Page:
On the other hand, having someone say no is an opportunity for you and the other person to clarify what you want by eliminating what you don’t. “No” is where the negotiation really begins, and letting the other person know they can say no may bring them closer to ultimately agreeing with you. That’s why it’s important to get them to say it early. Then try asking something like, “What would you need to make this work?” or “What about this doesn’t work for you?”
Saying yes doesn’t always mean commitment — sometimes it’s just a way to get out of a conversation. Saying no allows the real issues to be brought up, gives people a chance to process so they’re ready to commit, and makes people feel safe and in control of their decisions. A person who feels free to say no is much more likely to say a truthful, committed yes.
Trigger the Two Words That Immediately Transform Any Negotiation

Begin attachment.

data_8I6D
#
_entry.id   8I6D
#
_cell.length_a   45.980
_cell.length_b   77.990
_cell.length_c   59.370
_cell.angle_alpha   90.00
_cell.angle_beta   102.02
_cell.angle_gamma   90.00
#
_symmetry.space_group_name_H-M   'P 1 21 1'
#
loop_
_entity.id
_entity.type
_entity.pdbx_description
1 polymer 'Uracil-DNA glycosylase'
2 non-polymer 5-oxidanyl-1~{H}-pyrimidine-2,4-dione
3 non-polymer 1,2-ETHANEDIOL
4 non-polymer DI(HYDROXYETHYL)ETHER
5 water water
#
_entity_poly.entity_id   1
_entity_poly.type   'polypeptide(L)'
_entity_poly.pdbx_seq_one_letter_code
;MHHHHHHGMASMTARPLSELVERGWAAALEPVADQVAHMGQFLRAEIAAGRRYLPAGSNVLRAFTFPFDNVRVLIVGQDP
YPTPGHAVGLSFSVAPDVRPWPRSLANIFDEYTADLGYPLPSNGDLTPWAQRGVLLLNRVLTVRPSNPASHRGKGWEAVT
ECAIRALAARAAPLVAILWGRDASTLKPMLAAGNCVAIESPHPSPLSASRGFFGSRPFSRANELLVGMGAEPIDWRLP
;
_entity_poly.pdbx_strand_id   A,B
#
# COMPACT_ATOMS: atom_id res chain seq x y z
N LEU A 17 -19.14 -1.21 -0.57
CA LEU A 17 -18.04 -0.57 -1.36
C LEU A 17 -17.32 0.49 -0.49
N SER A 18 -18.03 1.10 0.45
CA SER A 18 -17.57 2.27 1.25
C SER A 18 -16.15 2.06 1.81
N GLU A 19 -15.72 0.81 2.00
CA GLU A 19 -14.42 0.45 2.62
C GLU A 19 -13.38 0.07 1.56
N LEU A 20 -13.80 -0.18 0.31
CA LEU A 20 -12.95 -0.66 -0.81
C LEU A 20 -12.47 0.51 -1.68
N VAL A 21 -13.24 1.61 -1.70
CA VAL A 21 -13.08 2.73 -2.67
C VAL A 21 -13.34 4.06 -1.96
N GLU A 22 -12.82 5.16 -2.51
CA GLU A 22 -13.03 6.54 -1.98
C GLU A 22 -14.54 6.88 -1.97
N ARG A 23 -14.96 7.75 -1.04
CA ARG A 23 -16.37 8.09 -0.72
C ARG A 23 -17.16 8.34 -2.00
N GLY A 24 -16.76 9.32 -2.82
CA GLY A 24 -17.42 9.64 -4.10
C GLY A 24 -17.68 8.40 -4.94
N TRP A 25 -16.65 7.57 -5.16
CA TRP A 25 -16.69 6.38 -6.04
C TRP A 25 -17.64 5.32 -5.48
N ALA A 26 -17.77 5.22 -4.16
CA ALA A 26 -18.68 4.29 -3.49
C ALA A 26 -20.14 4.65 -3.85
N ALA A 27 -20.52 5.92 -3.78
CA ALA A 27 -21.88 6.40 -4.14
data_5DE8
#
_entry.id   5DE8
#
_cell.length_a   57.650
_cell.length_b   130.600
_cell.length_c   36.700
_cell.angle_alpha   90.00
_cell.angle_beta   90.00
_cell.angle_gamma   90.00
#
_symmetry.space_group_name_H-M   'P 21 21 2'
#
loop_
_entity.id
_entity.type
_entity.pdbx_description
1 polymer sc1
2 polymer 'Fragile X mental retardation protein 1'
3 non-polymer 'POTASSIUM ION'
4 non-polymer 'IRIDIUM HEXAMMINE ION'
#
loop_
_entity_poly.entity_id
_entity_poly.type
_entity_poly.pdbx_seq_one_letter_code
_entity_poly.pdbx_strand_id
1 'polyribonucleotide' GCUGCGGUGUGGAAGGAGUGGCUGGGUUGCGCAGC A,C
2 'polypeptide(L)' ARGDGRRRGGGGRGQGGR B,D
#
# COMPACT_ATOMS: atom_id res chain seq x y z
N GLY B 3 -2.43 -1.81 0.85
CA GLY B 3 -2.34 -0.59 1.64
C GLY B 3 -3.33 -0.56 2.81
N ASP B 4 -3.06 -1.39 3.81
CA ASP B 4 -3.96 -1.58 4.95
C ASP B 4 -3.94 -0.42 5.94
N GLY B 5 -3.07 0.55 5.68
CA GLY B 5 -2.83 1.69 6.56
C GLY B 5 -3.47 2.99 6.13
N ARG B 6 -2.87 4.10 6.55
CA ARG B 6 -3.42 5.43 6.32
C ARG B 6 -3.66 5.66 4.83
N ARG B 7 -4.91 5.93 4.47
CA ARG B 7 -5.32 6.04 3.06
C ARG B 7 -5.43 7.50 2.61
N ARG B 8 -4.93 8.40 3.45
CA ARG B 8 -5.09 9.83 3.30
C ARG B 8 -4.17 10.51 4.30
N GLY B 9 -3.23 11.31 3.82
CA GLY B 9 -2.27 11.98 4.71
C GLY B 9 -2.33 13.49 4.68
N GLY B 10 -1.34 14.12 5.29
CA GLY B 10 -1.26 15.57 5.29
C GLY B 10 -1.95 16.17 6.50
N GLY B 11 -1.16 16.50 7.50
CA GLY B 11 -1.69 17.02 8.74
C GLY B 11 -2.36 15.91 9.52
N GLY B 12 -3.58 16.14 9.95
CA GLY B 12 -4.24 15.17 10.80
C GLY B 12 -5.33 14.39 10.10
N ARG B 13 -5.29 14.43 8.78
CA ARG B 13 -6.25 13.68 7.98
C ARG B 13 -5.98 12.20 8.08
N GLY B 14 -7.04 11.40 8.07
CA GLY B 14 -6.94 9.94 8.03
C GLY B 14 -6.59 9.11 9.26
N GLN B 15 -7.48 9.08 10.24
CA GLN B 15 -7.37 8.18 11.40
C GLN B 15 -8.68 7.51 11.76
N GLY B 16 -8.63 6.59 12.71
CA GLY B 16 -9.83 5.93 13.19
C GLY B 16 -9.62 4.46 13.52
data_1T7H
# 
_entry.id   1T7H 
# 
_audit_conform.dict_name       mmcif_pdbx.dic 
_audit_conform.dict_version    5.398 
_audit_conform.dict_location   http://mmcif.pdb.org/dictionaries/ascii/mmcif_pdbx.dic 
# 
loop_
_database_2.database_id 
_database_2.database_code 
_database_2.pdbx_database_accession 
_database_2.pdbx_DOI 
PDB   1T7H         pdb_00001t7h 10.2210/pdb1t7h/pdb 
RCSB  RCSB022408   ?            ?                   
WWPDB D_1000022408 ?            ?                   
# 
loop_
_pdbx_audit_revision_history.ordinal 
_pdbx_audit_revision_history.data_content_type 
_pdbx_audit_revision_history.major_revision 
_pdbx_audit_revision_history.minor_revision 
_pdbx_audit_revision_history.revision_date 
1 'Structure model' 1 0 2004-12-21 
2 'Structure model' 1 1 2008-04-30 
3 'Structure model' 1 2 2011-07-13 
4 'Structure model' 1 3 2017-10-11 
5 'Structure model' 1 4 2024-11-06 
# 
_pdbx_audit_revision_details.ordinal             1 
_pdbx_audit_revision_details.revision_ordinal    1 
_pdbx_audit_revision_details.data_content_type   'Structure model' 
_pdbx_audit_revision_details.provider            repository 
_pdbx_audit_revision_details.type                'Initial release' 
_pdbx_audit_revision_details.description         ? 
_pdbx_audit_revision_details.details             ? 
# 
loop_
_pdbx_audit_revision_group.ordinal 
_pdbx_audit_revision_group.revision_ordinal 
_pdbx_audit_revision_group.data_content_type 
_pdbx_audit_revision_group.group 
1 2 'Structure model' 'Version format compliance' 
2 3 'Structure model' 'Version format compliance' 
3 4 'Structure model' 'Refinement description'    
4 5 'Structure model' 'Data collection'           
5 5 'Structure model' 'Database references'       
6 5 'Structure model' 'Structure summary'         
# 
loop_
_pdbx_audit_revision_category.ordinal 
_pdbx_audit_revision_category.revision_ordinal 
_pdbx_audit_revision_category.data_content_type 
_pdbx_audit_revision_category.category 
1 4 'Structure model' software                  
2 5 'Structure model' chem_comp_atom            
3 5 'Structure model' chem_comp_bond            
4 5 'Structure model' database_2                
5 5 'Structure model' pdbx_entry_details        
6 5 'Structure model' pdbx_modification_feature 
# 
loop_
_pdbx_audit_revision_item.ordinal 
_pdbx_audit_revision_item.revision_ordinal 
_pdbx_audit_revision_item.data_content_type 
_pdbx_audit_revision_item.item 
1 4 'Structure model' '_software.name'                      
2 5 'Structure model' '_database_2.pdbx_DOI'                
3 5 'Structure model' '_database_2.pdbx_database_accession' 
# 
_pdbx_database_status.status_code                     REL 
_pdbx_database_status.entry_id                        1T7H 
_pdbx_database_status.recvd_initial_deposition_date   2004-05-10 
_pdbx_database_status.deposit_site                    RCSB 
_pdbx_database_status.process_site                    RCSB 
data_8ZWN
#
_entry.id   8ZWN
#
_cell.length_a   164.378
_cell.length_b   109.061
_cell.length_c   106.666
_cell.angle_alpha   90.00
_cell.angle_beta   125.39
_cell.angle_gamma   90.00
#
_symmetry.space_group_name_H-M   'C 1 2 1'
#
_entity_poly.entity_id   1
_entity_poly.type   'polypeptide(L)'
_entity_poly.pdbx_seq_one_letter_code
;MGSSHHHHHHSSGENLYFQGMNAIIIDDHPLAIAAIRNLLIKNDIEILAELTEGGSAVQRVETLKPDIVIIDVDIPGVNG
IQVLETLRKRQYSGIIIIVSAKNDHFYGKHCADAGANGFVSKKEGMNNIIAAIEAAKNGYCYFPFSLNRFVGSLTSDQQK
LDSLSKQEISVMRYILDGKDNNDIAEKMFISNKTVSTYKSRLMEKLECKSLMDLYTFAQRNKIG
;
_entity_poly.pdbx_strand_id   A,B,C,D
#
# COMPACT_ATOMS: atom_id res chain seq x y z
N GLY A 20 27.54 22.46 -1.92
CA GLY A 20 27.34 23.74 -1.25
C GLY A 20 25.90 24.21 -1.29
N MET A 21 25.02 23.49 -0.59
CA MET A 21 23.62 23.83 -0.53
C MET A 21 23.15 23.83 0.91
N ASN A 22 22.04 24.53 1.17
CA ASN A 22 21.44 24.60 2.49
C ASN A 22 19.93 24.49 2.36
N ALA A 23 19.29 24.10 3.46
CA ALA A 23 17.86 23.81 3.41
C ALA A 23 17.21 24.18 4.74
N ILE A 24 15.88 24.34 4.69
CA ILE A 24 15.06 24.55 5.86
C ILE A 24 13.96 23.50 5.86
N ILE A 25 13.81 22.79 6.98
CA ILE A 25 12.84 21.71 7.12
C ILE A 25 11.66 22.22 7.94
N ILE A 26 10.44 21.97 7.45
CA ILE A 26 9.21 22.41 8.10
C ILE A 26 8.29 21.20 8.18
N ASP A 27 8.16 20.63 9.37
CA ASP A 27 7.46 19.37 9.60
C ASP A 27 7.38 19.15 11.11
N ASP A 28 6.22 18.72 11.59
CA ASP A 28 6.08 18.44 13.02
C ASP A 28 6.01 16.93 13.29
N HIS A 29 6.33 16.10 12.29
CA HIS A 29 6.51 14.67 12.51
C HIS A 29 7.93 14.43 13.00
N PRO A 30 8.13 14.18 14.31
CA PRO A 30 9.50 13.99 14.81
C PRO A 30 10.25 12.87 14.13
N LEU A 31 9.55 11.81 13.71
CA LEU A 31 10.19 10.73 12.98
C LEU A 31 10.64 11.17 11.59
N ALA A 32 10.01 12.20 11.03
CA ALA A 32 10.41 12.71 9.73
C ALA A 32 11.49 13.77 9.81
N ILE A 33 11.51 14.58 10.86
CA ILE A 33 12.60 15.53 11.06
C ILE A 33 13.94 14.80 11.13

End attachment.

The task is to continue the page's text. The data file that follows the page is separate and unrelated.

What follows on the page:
Psychologist Carl Rogers proposed that real change can only occur once a client has received acceptance from their therapist. Until then, a person is much more likely to simply hide what they’re doing.
When a doctor tells their patient they need to change their diet and exercise more, and the patient says, “Yes, of course I will,” how often do they actually do it? Statistically, almost never. That “yes” is meaningless. “You’re right” can be even worse — when have you said that to someone and then actually taken their advice?
What you want to hear is “that’s right” — you want the person to pronounce what you say as correct themselves, of their own volition. So how do you get that? Start with listening, mirroring, and labeling. Then, paraphrase what was said in your own words to show the other person you really understand. Finally, summarize. Lay out the person’s own worldview and get a “that’s right” confirmation.
Getting this is a great first step to having that person be more receptive to what you have to say.
Bend Their Reality
In a negotiation, compromise is never the goal. That may seem overly aggressive, but consider this: If there are four hostages, the goal isn’t to rescue only two of them, now is it? But even in less high-stakes situations, compromise often leads to neither party being happy. So don’t settle and take the easy way out — use every tool at your disposal, and always remember that no deal is still better than a bad deal.